Defining Consistent Color Appearance for Print Images

Details

Document ID: 
180180
Author(s): 
Elena Fedorovskaya, Robert Chung, David Hunter, Pierre Urbain,and Don Hutcheson
Year: 
2018
Pages: 
23

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Abstract

Perceptually, consistency of color appearance (CCA) can be defined as the degree of visual consistency or shared visual appearance that a set of images possesses in the presence of visual differences. The CCA varies according to printing conditions and can be affected by paper substrates, inks, environments, printing devices and printing parameters, such as, color balance and color gamut. ISO 15339-2 [1] specifies the CRPC1~CRPC7 reference printing conditions for different CMYK devices to maintain (a) same hue angle of CMYRGB solids, (b) same high-light-to-midtone gradation, and (c) same neutrality as defined by CGATS TR015 [2], despite substantial differences in color gamut; and enable the CCA. Although the assumption of consistency of color appearance among these reference printing conditions was not experimentally tested, it was based on expertise and printing practice accumulated in printing industry.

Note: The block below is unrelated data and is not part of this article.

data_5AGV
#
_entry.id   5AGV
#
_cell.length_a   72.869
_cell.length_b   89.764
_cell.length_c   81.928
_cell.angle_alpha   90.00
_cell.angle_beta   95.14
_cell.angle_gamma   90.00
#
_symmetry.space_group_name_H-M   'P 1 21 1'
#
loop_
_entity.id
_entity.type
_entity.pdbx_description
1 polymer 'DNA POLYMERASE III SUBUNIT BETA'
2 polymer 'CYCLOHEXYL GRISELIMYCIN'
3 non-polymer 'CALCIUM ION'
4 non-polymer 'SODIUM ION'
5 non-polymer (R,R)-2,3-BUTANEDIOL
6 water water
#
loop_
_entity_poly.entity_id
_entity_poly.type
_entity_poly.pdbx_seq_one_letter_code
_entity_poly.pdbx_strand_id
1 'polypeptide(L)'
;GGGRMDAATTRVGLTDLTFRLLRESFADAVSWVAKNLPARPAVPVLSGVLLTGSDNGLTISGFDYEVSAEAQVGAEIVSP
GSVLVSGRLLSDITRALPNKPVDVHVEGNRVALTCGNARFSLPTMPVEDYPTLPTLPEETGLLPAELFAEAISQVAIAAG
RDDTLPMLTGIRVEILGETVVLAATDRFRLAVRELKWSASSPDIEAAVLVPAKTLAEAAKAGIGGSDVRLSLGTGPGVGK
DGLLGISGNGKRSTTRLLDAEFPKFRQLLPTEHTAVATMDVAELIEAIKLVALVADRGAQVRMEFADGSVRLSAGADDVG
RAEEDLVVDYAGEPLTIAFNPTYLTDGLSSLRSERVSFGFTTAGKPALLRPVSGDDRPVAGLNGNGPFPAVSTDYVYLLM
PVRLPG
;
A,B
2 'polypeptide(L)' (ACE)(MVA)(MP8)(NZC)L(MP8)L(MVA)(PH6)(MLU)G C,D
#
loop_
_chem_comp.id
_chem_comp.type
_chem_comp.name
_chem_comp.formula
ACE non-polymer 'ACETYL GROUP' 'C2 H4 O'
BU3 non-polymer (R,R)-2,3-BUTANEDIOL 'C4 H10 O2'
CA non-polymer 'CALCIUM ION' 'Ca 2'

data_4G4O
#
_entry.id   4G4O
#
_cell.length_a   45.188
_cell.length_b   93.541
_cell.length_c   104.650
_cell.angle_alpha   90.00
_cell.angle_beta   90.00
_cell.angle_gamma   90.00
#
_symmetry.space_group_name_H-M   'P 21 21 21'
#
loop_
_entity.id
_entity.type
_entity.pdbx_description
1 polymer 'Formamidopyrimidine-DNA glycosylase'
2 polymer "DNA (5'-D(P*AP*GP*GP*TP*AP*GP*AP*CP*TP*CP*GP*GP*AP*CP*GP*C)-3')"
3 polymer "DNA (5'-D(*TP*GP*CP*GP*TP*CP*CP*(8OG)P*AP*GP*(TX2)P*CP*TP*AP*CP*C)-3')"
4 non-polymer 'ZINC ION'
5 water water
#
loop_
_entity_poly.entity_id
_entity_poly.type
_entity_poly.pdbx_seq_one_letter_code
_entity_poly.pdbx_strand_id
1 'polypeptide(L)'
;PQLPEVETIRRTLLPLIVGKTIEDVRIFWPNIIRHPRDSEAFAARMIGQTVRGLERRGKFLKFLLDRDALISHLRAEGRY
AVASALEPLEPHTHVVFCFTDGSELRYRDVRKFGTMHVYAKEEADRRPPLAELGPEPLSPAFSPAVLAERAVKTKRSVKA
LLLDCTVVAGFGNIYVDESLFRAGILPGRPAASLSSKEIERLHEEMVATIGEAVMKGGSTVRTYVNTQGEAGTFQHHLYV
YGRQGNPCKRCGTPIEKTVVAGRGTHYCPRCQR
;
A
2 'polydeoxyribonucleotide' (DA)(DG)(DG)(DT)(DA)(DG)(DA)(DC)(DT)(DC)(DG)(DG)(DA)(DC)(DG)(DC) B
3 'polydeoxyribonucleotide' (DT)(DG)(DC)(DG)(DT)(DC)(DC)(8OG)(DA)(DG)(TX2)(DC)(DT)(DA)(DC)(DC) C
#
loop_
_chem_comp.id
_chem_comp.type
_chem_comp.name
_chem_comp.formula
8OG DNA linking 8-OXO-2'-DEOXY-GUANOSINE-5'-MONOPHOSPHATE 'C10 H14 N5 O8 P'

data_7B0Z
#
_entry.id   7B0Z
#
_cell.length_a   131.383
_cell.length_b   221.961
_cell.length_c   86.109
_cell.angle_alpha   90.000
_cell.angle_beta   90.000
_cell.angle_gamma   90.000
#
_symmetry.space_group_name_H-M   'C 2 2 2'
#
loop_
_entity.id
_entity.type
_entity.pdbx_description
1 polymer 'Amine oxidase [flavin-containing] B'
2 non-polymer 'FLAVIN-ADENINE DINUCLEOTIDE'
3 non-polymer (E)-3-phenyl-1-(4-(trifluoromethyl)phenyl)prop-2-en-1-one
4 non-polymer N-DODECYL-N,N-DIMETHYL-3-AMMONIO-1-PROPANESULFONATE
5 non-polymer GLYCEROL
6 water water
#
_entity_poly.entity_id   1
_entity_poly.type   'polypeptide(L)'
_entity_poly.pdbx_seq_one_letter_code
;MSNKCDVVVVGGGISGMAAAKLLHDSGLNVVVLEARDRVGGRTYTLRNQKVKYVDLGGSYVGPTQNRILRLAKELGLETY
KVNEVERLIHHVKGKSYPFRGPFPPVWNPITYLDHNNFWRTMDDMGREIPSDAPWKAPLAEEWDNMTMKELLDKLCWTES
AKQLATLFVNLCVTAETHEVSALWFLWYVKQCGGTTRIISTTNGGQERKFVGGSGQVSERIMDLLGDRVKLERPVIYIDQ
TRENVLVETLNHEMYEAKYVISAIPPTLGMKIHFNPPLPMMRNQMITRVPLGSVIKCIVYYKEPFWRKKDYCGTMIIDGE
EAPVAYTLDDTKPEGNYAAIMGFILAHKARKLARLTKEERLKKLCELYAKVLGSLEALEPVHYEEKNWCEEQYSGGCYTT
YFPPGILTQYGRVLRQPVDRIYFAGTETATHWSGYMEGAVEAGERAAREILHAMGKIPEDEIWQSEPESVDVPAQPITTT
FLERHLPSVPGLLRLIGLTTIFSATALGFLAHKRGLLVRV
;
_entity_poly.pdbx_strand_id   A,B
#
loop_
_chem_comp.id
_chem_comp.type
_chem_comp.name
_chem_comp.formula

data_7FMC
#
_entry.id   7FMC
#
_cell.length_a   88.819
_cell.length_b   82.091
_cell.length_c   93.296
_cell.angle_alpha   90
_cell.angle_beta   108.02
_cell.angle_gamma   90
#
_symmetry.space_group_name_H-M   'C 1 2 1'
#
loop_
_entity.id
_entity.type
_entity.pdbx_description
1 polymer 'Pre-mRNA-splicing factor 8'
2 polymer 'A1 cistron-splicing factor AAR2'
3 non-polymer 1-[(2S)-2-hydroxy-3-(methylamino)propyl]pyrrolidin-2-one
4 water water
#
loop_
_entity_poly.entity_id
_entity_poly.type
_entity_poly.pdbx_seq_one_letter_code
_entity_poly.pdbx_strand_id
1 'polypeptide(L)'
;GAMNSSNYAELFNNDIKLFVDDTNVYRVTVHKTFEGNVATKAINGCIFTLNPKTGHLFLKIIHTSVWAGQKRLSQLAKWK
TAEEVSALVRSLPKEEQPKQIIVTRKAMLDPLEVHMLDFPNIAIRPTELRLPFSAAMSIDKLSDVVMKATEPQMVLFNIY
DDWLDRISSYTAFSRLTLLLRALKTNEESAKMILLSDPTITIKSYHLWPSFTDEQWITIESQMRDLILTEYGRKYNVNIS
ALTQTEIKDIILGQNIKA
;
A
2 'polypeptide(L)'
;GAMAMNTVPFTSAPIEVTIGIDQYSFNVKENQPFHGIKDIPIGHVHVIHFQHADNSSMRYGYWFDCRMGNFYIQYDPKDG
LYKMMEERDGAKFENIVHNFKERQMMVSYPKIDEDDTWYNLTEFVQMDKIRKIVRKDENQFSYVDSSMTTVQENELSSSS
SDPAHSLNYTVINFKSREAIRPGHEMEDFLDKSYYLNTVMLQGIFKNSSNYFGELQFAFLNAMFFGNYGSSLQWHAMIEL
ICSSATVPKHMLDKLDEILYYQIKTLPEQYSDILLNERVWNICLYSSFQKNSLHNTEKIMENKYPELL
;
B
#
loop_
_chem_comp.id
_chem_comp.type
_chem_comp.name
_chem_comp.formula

Motivated by the approach used for the CRPCs specifications, a previous study [3] demonstrated that alterations of tone reproduction and gray balance diminished the CCA for the set of images compared to the changes in color gamut only. In the present paper, we focused on further quantifying the CCA for print images by 1) selectively changing gamut volume, tone reproduction and gray balance in a sequence of colorimetrically measurable steps and 2) conducting psychometric evaluations to derive perceptual CCA scale. The results show that the CCA of the image set with changes due to gamut variation only, appears to be higher compared to the CCA for the types of changes that involve tone reproduction and gray balance. Device-based 95th percentile ?E00 values for adjacent datasets were shown to correlate with the consistency of color appearance in the present experiment. We also observed a discrepancy between experts and novices when judging CCA. Additional experiments are needed to evaluate the effects of pictorial scene on CCA.

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